Information for Health Professionals

A.A. and Alcoholism

Alcoholics Anonymous is concerned solely with the personal recovery and continued sobriety of individual alcoholics who turn to the Fellowship for help.

The Fellowship has adopted a policy of “cooperation but not affiliation” with other organizations concerned with the problem of alcoholism. A.A. does not engage in the fields of alcoholism research, medical or psychiatric treatment, education, or advocacy in any form, although members may participate in such activities as individuals. A.A. does not accept or seek financial support from outside sources.

In all public relationships, A.A.’s sole objective is to help the still suffering alcoholic. A.A. experience has always been made available freely to all who sought it – business people, spiritual leaders, civic groups, law enforcement officers, health and welfare personnel, educators, institutional authorities and many others. But A.A. never endorses, supports, becomes affiliated with, or expresses an opinion on the programs of others in the field of alcoholism, since such actions would be beyond the scope of the Fellowship's primary purpose.

Always mindful of the importance of preserving personal anonymity in print and broadcast media and otherwise at the public level, we believe we can help the still suffering alcoholic by making known to that individual, and to those who may be interested in his or her problem, our own experience as individuals and as a fellowship in learning to live without alcohol.

Our Aim

Our aim is to inform you about Alcoholics Anonymous and how the 12 Step programme can help problem drinkers recover from alcoholism. AA in Great Britain has more than 50 years of experience involving tens of thousands of alcoholics.

How can we help the professionals?

AA has a number of service functions that you can tap into at no financial cost, which have been created to work with professional organisations:


AA works with GP’s. Hospitals and treatment centre staff. We offer a variety of services, from talks with medical staff to individual contact for patients with a drinking problem.

What does AA cost?

AA is FREE. It costs you and the taxpayer nothing. Each AA group is a self-supporting entity and AA’s only income is derived by members making voluntary contributions and by small profits made from the sale of AA publications.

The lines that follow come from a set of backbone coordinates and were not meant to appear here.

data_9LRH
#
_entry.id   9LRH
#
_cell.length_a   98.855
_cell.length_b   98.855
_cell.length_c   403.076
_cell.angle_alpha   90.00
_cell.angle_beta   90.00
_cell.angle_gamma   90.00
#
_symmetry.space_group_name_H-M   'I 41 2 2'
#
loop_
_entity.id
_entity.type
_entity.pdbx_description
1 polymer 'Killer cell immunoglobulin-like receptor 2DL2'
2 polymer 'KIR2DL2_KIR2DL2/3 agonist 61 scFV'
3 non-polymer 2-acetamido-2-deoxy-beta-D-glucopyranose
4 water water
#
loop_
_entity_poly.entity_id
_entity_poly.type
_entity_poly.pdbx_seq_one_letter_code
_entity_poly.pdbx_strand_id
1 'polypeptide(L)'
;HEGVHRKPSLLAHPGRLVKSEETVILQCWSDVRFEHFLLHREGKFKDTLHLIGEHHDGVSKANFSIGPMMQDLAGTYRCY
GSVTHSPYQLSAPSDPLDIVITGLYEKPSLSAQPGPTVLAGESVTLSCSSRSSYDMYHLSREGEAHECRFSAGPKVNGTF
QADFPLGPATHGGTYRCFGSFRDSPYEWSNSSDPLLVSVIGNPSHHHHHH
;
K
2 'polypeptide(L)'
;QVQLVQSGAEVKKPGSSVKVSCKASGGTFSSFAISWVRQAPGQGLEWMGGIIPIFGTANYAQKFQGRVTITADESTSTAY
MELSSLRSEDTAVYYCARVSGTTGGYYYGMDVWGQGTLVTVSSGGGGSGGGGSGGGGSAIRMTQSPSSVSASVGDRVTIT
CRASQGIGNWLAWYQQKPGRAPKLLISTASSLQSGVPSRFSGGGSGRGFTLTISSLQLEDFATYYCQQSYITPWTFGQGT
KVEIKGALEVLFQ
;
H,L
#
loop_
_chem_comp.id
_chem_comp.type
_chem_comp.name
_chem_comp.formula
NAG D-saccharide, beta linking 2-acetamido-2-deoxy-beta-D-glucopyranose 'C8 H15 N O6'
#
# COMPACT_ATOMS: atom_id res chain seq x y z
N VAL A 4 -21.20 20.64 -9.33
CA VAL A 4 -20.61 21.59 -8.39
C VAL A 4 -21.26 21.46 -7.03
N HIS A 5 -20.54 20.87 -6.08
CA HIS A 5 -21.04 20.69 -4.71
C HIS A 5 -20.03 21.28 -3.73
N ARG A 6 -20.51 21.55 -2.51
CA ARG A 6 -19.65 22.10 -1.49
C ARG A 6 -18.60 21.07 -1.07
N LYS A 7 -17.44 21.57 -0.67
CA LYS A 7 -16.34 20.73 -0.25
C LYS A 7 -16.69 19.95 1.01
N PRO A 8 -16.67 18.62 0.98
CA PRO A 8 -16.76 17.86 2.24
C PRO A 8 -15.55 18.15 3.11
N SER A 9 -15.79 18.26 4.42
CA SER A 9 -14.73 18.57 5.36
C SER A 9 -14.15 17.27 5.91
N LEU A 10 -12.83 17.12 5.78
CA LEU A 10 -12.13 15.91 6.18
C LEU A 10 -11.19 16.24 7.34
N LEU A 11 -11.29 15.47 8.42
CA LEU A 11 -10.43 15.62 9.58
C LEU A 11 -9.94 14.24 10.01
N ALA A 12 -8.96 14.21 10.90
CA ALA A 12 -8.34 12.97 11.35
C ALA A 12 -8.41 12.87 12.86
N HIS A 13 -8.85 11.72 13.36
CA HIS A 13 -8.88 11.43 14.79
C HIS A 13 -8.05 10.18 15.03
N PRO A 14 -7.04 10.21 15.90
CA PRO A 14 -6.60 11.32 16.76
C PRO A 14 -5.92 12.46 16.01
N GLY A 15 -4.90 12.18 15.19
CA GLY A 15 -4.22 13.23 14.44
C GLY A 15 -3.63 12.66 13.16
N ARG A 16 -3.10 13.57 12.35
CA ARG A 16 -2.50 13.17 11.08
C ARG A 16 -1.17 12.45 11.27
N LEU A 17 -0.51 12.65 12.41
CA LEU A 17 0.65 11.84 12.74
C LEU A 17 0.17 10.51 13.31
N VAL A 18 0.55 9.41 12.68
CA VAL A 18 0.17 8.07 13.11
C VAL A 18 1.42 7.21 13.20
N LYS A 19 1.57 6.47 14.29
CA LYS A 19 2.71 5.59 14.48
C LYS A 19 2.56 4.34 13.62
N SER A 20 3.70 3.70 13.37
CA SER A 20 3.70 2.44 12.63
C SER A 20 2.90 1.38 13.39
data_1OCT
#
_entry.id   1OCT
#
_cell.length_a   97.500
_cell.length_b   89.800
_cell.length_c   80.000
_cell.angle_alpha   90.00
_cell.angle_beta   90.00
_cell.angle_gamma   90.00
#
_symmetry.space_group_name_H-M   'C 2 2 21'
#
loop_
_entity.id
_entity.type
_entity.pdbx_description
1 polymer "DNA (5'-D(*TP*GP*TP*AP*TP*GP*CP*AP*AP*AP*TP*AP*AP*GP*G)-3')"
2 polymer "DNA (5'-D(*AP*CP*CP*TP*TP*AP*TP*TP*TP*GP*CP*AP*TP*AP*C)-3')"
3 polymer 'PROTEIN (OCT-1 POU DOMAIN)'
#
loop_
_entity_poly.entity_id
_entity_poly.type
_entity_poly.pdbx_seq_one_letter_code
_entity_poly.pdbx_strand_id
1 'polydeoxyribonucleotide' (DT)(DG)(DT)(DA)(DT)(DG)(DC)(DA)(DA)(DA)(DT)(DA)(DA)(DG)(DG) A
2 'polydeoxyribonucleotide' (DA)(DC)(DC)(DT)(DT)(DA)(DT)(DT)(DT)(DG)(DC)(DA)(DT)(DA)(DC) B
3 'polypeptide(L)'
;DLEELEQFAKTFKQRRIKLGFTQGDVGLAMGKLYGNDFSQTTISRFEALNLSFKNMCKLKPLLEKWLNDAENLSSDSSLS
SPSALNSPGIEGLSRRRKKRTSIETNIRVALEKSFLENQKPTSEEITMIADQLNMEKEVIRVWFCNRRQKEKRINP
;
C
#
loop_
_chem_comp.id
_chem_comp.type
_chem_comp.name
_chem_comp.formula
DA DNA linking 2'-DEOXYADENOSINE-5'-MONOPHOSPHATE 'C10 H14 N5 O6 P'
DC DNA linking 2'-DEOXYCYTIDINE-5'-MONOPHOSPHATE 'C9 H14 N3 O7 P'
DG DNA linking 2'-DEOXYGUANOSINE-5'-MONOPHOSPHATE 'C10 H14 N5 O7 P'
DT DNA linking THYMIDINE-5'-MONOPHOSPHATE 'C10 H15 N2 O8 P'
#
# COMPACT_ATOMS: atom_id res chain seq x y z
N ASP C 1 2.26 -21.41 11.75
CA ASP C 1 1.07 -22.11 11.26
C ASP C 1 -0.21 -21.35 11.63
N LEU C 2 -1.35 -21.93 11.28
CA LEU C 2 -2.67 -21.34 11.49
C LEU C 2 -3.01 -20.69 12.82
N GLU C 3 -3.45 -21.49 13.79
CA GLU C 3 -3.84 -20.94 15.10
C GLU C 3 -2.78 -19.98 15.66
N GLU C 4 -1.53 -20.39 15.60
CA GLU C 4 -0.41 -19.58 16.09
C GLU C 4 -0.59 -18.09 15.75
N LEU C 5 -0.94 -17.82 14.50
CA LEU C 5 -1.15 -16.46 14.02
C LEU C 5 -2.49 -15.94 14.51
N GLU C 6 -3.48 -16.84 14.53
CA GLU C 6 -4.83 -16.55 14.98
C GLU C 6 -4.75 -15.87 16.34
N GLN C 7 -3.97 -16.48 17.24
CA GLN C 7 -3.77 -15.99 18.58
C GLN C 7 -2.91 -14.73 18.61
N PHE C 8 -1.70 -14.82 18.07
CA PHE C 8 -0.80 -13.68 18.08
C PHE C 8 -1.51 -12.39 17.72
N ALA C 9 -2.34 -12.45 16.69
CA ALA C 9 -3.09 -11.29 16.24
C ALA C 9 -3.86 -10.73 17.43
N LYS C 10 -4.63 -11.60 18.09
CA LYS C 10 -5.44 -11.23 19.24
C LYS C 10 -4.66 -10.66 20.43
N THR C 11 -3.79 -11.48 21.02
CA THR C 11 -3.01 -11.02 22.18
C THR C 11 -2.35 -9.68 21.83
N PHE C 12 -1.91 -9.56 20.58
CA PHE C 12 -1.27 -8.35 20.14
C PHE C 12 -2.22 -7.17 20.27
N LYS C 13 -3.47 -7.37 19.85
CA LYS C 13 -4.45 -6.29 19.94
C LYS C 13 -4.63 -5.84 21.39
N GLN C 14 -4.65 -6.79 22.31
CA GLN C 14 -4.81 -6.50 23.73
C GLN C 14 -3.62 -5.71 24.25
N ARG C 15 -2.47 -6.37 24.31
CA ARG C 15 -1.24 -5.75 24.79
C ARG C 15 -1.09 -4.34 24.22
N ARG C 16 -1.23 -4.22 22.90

AA In Dorset

Due to the geographical area of Dorset, the county has been divided into three areas, West Dorset, Poole and Bournemouth.. Each area has its own Health Liaison Officer. Talks can be arranged and literature is available to the Health Profession. If you would like more information, please contact:

Dorset Health Liaison
Email using the site contact form and select ‘Professional Interest’

Currently West Dorset area has 26 meetings throughout the county. (Please see meetings page list for times and venues)

Most meetings are held in the evenings, but there are some daytime meetings. The meetings are in the same format around the area and all those present share the same desire as the newcomer to stay sober. The newcomer will be warmly welcomed and need only sit and listen to get identification about their drinking; the rooms are informal and meetings last approximately 90 minutes, a few have a short break half way through.

Many groups have monthly ‘Open’ meetings. This is where friends, family, professionals and interested parties can attend one of our meetings. They may wish to accompany a suffering alcoholic, or to get a better understanding of our recovery program. Otherwise, meetings are ‘Closed’ for alcoholics or those who think they have a drink problem.

If you as a professional would like to attend an ‘Open’ meeting in your area please use the contact details at the top right of the page or above in the text.

Alcoholics Anonymous operates a 24hr Helpline, manned by recovering alcoholics. Details of meetings and further information can be obtained.

Many of you will regularly see the consequences of alcoholism and alcohol abuse in your work. If you work in the Health Service you will probably see familiar faces returning time after time-seemingly hopeless cases. Many current sober members of AA were thought to be just as hopeless at one time. Today, however, many are sober, responsible members of society through attending AA meetings and practising our 12 step programme of recovery and, helping others to recover from alcoholism.